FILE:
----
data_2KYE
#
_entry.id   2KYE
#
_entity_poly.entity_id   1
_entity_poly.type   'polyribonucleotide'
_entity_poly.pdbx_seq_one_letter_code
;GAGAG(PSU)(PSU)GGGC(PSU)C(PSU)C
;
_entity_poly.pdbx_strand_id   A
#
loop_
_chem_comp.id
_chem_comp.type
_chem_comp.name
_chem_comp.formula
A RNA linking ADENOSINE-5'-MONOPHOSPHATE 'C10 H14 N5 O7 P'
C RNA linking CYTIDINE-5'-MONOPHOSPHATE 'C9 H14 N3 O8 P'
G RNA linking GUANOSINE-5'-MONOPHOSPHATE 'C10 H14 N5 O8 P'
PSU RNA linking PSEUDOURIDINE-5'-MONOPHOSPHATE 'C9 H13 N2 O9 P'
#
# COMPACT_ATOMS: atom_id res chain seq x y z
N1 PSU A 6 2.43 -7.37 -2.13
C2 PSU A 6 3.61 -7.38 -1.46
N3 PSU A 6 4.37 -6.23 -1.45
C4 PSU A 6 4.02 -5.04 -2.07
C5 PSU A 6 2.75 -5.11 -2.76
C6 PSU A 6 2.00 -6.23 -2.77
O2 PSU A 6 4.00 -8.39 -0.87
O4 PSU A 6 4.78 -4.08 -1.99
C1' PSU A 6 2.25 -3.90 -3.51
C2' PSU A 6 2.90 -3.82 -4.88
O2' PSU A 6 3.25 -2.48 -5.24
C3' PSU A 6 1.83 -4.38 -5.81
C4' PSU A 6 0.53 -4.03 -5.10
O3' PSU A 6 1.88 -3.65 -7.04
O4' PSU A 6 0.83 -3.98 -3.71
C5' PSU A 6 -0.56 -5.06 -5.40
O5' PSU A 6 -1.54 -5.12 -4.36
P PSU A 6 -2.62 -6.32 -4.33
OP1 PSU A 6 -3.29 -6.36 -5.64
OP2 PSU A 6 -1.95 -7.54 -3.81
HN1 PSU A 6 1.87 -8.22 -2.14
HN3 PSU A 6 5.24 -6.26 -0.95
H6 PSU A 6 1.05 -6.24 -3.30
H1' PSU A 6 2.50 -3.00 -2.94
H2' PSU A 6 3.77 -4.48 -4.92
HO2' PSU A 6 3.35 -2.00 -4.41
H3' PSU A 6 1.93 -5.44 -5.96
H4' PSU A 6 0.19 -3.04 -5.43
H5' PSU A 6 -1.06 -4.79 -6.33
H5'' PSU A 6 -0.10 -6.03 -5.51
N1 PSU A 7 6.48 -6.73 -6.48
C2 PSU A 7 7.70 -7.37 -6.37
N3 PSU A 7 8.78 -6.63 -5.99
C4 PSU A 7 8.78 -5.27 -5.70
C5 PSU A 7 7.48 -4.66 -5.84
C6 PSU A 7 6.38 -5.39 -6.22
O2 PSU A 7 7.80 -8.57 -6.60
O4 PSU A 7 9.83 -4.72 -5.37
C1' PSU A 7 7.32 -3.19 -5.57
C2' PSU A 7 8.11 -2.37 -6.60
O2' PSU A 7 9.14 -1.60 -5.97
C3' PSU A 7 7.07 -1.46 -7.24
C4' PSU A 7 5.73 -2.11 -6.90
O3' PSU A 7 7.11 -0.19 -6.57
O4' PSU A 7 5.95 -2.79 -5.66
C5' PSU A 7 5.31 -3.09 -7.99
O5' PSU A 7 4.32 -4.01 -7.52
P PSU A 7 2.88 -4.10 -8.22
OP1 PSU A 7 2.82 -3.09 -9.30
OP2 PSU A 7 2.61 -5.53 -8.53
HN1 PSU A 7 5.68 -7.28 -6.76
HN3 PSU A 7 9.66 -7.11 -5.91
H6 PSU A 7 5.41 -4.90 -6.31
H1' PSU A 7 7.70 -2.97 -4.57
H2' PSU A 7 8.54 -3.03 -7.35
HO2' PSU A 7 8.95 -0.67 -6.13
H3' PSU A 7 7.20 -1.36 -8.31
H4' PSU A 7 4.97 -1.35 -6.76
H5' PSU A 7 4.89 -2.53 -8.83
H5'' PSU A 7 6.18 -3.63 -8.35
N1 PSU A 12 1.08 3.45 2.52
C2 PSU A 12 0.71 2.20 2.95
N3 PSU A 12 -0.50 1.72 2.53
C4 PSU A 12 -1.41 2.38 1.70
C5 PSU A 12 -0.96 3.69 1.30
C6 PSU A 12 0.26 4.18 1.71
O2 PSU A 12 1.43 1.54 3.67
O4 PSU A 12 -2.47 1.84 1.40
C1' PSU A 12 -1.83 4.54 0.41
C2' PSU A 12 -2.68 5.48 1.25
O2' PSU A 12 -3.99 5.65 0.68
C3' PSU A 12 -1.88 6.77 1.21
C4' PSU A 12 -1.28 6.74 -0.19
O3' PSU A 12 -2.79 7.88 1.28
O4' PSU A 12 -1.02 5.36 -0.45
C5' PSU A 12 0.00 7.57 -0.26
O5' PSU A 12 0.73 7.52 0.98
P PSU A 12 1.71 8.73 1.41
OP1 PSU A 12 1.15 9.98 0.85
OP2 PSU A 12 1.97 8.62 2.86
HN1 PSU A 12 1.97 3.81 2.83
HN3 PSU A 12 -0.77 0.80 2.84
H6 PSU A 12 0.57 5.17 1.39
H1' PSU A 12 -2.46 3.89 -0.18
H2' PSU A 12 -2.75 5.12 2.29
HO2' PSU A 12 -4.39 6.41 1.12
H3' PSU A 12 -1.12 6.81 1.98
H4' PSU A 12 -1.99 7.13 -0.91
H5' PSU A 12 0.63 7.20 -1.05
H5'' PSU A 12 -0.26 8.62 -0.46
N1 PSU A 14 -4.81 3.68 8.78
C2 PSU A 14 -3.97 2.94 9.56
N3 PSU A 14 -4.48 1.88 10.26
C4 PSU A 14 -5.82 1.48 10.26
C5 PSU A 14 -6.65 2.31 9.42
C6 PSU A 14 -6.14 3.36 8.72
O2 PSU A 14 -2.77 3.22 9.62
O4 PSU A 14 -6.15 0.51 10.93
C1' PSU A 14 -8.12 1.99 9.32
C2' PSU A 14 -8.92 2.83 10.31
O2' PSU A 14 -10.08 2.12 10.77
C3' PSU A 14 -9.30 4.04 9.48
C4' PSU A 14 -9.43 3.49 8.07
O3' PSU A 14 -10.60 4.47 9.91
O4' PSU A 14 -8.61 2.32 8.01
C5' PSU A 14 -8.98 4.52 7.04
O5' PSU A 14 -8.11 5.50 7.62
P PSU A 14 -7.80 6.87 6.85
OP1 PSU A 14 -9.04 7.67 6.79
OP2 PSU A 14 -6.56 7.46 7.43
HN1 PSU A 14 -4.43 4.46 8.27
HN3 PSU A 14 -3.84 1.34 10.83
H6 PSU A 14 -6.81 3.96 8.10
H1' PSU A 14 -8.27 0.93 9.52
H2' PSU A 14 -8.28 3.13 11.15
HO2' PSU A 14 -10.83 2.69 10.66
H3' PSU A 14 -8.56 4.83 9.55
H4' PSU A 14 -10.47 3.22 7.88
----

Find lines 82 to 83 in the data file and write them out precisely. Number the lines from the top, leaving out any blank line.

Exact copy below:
H5'' PSU A 7 6.18 -3.63 -8.35
N1 PSU A 12 1.08 3.45 2.52